Voters say ‘nay’: Austin voters turn down district’s $24.888 million bond referendum
Published 10:03 pm Tuesday, April 9, 2019
After tallying the votes, taxpayers in the Austin Public Schools District have spoken — no to the bond referendum.
During Tuesday’s special election, residents took to the polls to cast their voice on a $24.888 million school referendum package that would have allowed the building of 16 new classrooms, a gymnasium and office space, a kitchen and cafeteria remodel and new playground installation, all of which would have been added to Woodson Kindergarten Center.
However, the special election results came in with 1,692 votes (53.04 percent) against the referendum, while 1,498 (46.96 percent) said yes, resulting in the question failing to pass.
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For months, APS officials and Vote Yes Committee have been working around the clock to get information out to the district’s voters and to inform them on the upcoming project proposal as well as hosting dialogue with the community on the referendum and the necessity of needing the public’s vote.
“You never expect to lose, the key was that we had a lot of community support,” said Superintendent David Krenz. “All the presentations were positive and people asked good questions. We had a great referendum committee that worked hard to inform people. It it what it is.”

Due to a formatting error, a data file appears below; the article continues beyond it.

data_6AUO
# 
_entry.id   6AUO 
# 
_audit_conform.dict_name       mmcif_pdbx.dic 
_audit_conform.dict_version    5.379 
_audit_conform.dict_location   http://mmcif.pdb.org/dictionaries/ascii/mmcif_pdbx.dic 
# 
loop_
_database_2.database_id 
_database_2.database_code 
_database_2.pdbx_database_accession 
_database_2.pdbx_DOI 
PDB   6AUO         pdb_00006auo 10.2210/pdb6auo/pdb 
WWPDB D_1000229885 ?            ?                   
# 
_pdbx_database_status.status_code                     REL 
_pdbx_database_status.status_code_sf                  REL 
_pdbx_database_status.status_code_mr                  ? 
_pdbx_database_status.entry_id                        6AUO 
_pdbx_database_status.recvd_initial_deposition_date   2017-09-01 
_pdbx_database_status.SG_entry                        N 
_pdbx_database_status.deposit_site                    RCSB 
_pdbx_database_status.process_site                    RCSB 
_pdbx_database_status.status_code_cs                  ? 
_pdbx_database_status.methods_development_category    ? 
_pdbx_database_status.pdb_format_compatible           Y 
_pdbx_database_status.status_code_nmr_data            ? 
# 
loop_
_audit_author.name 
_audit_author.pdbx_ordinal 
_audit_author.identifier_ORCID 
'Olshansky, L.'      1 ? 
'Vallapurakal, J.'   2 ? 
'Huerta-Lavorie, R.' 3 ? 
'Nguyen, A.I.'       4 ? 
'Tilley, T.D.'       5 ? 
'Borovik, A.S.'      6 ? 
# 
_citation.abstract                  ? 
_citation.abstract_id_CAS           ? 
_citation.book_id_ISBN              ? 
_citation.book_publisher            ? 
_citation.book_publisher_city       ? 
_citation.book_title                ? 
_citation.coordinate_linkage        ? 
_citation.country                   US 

There weren’t any other known plans if the bond referendum were to fail. It was previously reported that the district would need to continue leasing space from Queen of Angels Church for early childhood programs at the current level, which would mean between 40 to 50 students will remain on the waiting list and possibly go unserved.
“I think a lot of people think of it as daycare, and we’re mandated by federal and state governments to educate kids with special needs or low socioeconomic students,” Krenz said. “That’s the message that I didn’t do a good job getting through.”
However, Queen of Angels will continue to be leased to the APS district through 2020. The failed referendum did not mean that there would be no space for early childhood education to continue operating, but it does mean that district officials will have to return to the drawing board.
“We still have our facility, we aren’t out on the street,” Krenz said. “We will continue to lease, and look for other facilities to help in allowing us to meet the needs of families with quality early childhood education, and that does not mean taking away people’s daycare. That’s critical.”
Despite the outcome, Krenz stated that he held no ill will toward the results, rather he took it as another opportunity to continue working toward improving the quality of education for families in APS.
“Thanks to all for their hard work and for the community taking the time to get out and vote and asking good questions about the referendum,” Krenz said. “I never think poorly on whether someone votes yes or no. This community has been supportive of our schools. You have to make a decision: can you afford the tax increase? This isn’t about the project, it’s about raising taxes and that’s what the vote is. Do you wanna raise taxes on yourself? Times are tough and we know that.”